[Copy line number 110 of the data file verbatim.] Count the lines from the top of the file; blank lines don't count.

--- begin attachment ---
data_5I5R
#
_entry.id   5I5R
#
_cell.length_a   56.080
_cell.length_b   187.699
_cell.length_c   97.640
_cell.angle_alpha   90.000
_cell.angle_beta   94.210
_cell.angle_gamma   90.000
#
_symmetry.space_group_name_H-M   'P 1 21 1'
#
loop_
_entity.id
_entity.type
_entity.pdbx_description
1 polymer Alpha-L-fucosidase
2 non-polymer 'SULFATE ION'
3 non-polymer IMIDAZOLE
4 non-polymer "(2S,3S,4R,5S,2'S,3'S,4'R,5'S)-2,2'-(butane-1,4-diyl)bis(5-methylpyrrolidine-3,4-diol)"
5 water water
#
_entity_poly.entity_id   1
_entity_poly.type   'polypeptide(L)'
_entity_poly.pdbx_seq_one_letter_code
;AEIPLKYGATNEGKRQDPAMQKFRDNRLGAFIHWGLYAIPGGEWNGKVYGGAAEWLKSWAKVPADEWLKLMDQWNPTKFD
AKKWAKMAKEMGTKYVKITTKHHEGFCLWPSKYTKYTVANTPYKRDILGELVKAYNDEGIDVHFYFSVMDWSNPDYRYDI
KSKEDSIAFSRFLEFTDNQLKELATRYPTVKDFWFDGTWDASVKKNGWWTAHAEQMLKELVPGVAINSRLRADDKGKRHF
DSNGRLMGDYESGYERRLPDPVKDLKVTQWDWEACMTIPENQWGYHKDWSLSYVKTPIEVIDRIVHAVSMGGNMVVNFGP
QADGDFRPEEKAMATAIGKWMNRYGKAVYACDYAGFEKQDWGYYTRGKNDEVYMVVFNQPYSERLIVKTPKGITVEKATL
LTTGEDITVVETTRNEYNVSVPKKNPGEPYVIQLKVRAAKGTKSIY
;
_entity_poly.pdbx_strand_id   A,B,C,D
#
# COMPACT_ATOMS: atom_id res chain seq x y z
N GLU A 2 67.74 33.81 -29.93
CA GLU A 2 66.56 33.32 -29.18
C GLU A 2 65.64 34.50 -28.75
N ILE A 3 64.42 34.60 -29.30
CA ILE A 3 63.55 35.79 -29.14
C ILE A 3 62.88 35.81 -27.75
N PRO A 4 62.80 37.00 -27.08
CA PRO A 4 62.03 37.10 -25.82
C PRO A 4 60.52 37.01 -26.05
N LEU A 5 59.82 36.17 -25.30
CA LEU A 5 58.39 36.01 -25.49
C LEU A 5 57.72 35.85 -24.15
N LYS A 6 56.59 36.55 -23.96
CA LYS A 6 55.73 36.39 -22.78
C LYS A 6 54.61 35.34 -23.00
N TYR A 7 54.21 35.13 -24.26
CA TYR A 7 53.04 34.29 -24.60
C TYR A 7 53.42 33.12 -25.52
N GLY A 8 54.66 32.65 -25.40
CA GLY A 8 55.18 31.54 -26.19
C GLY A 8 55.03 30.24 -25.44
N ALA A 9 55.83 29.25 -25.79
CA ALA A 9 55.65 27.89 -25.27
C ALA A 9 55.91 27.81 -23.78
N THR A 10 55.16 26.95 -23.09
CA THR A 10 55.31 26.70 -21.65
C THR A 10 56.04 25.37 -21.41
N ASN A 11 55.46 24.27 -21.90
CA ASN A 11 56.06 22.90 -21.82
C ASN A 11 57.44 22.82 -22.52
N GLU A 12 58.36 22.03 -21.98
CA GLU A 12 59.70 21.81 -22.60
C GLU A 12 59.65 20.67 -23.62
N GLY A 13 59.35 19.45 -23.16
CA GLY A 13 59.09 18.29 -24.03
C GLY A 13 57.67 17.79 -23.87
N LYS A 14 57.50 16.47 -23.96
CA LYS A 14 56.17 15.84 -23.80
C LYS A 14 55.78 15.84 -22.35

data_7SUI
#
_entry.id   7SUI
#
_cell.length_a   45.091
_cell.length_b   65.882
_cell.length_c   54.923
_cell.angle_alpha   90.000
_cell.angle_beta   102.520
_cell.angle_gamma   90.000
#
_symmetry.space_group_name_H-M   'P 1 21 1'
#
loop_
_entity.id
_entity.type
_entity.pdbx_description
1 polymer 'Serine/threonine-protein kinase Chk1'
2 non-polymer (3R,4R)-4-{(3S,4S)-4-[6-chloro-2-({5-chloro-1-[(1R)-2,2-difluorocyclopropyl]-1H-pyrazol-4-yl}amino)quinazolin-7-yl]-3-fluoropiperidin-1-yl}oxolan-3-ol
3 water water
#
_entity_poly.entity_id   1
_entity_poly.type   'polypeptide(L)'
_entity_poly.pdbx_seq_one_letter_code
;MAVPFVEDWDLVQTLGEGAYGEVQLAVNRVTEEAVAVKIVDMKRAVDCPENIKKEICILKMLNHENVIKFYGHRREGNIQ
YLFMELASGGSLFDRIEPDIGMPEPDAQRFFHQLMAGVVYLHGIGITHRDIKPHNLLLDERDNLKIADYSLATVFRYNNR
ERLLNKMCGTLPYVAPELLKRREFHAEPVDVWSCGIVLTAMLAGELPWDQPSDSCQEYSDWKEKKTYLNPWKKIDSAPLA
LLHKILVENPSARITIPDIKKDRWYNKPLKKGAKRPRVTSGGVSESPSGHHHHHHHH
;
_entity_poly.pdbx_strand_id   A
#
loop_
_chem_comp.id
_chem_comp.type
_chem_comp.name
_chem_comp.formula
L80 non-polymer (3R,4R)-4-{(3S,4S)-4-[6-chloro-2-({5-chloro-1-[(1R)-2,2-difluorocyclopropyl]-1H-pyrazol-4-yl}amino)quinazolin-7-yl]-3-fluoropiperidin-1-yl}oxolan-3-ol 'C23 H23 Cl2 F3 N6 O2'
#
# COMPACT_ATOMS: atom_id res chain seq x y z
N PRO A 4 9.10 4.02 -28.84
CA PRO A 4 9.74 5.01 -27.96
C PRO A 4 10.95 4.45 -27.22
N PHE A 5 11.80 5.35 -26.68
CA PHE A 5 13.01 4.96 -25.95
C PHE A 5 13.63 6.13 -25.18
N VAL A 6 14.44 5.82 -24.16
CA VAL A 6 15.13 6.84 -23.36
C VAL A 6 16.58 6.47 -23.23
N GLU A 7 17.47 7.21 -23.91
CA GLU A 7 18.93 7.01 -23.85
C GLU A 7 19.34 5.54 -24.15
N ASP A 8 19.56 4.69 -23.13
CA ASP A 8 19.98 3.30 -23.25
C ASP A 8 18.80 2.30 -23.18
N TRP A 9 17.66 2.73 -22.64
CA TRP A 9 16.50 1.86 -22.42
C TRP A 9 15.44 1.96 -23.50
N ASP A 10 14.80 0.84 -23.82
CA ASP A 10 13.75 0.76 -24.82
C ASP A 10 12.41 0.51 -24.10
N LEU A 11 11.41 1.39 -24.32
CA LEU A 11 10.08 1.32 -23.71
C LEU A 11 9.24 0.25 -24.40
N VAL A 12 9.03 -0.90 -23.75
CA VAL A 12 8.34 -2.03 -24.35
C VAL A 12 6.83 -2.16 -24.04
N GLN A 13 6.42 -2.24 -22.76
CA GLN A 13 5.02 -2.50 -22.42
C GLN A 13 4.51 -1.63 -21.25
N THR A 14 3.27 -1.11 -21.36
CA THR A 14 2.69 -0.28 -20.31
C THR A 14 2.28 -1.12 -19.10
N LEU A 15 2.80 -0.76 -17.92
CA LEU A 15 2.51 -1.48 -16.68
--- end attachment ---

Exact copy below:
_chem_comp.name